The federal government should release more monoclonal antibody treatments to the state and "stop playing politics" with the supply, Florida Lt. Gov. Jeanette Núñez told Newsmax on Monday.
"We have the infrastructure in place; we have the sites; we have the staffing; we have the ability to make these lifesaving [monoclonal antibody] treatments available to the public," Nunez told "American Agenda." "We just need the supply, and so instead of getting in our way, instead of allowing us to just continue to do what we were doing so successfully, [President Joe Biden's officials] continue to put obstacles in our way. We want Floridians to have access to this treatment that's effective, and it's proven it's safe. It's efficient. We are just continuing to ask the Biden administration to release the supply.
"Stop playing politics if that's your end game. This is about lives. We want to save lives."
Biden's Department of Health and Human Services started limiting the amount of the treatments individual states could order in September, fearing a shortage during the delta COVID-19 variant surge, Forbes according to reports.
The department decided to allocate the treatments to states with high case counts and low vaccination rates, instead of letting states freely order them on their own, according to Forbes.
The Washington Post reported in September the department changed its policy and purchased 1.4 million additional doses to stop an anticipated shortage of the treatments, which had been going to "deep south" states that were using an estimated 70% of the national supply.
In December, Florida's Surgeon General Joseph Ladapo said the government was limiting the state's access to the drugs on purpose.
"The federal government is actively preventing the effective distribution of monoclonal antibody treatments in the U.S," Ladapo wrote in December, according to Pensacola television station WEAR. "The sudden suspension of multiple monoclonal antibody therapy treatments from distribution to Florida removes a healthcare provider's ability to decide the best treatment options for their patients in this state.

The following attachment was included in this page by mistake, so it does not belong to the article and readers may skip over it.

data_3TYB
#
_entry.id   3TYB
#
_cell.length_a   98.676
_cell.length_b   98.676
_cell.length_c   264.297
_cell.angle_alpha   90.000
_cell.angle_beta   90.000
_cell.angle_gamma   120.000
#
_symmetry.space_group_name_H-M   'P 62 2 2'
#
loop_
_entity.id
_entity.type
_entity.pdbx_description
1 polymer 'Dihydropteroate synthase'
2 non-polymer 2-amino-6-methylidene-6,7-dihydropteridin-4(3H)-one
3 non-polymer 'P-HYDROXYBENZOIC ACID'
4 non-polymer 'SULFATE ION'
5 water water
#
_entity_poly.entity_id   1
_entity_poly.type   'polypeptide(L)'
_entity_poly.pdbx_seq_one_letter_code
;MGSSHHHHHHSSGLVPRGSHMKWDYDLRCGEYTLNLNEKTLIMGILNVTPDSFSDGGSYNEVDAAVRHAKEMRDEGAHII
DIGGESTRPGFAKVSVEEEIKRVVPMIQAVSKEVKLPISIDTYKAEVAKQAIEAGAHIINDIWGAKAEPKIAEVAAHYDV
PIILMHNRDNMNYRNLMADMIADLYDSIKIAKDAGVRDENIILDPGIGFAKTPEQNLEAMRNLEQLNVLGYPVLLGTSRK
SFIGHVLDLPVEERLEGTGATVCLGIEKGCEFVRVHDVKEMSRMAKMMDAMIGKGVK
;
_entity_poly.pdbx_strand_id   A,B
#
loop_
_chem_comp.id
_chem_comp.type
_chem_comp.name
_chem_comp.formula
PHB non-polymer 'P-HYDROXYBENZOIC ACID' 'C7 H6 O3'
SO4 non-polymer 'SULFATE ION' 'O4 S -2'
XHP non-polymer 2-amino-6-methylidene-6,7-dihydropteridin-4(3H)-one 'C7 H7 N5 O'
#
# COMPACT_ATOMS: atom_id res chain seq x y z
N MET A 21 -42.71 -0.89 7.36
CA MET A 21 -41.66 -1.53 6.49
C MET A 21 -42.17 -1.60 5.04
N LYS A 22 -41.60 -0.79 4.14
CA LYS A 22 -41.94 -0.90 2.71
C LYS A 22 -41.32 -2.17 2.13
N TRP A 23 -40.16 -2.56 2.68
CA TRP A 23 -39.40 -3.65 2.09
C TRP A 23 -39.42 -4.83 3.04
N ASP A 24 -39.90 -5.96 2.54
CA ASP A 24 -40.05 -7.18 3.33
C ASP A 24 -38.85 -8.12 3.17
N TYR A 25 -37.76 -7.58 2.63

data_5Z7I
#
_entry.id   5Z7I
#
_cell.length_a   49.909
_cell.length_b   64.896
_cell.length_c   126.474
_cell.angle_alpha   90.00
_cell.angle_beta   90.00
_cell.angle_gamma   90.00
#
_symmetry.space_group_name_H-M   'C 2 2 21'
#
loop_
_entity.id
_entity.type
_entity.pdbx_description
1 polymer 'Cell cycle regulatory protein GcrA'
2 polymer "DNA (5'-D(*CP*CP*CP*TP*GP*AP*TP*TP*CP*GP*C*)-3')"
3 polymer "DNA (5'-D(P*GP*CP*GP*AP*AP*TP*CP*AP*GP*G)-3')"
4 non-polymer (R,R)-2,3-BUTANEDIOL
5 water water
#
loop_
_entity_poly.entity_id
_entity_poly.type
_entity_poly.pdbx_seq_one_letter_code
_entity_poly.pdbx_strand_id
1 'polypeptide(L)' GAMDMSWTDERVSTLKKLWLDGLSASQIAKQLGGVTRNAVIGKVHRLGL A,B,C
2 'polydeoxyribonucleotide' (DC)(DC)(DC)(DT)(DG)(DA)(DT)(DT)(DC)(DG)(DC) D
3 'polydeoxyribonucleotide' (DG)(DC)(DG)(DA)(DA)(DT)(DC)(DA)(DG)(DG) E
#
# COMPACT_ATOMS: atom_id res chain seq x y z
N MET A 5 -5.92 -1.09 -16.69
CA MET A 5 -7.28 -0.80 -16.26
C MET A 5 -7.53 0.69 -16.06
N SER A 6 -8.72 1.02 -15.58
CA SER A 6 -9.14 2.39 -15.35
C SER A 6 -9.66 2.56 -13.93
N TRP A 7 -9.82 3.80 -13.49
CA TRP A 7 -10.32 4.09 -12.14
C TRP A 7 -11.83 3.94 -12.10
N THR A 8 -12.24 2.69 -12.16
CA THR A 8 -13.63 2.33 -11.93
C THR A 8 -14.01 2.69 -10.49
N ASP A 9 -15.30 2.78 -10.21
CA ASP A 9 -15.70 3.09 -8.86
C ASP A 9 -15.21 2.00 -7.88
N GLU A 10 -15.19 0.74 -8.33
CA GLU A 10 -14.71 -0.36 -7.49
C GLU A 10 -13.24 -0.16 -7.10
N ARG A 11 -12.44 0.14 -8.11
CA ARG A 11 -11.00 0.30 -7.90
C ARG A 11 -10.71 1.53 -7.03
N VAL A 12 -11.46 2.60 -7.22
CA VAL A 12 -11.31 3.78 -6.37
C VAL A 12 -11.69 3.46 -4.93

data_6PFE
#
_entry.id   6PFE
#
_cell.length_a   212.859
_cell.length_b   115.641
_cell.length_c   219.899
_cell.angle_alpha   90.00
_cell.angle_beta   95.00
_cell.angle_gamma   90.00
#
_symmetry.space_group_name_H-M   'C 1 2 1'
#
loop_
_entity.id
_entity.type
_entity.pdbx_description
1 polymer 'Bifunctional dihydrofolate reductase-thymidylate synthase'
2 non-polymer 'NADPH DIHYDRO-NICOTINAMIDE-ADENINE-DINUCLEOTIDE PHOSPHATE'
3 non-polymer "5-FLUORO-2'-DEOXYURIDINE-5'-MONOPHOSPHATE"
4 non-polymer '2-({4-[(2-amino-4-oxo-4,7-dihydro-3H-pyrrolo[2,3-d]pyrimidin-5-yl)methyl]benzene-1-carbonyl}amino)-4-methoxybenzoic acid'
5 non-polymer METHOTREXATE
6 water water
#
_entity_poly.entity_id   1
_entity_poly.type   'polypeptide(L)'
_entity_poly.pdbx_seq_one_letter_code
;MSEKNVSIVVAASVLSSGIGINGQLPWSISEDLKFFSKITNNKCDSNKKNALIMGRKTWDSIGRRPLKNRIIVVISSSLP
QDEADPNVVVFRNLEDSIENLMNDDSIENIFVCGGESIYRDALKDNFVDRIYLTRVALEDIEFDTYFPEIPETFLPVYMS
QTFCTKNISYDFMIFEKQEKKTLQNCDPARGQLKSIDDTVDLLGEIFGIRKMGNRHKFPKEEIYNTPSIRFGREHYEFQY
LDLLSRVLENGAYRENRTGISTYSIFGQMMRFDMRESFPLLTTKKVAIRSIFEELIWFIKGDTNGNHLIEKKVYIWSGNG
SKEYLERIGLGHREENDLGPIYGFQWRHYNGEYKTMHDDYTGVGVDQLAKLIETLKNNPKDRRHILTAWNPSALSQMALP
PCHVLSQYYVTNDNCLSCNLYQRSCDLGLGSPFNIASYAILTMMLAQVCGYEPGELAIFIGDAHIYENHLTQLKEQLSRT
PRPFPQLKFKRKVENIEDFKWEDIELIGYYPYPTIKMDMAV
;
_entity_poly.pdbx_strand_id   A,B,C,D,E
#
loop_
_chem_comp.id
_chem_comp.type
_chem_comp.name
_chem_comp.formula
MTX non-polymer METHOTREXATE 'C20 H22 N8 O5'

"This shortsightedness is especially evident given that the federal government effectively prohibited states from purchasing these monoclonal antibodies and serving their populations directly."
Nunez said Florida set up its sites to distribute the antibodies early on during the delta surge in the summer under the leadership of Gov. Ron DeSantis and they were very effective.
"Florida led the way with the leadership of Gov. DeSantis," she said. "We set up these monoclonal sites, we proved that we were reducing hospitalization and saving lives.
"And then, all of a sudden, the federal government decided to seize control [of the medication], so we were no longer to be able to obtain this supply based on our own advisers. What happens after is that you see how this supply, now all of a sudden, the federal government is taking control. They're not releasing these licensed treatments to Florida, and we are desperately asking them to reconsider. The governor has been very firm."
Nunez said she could not say if limiting the amount of treatment doses the state gets is directly responsible for deaths in the state as the omicron variant surges, but she did say people are being put in "precarious" positions that could put lives in danger.
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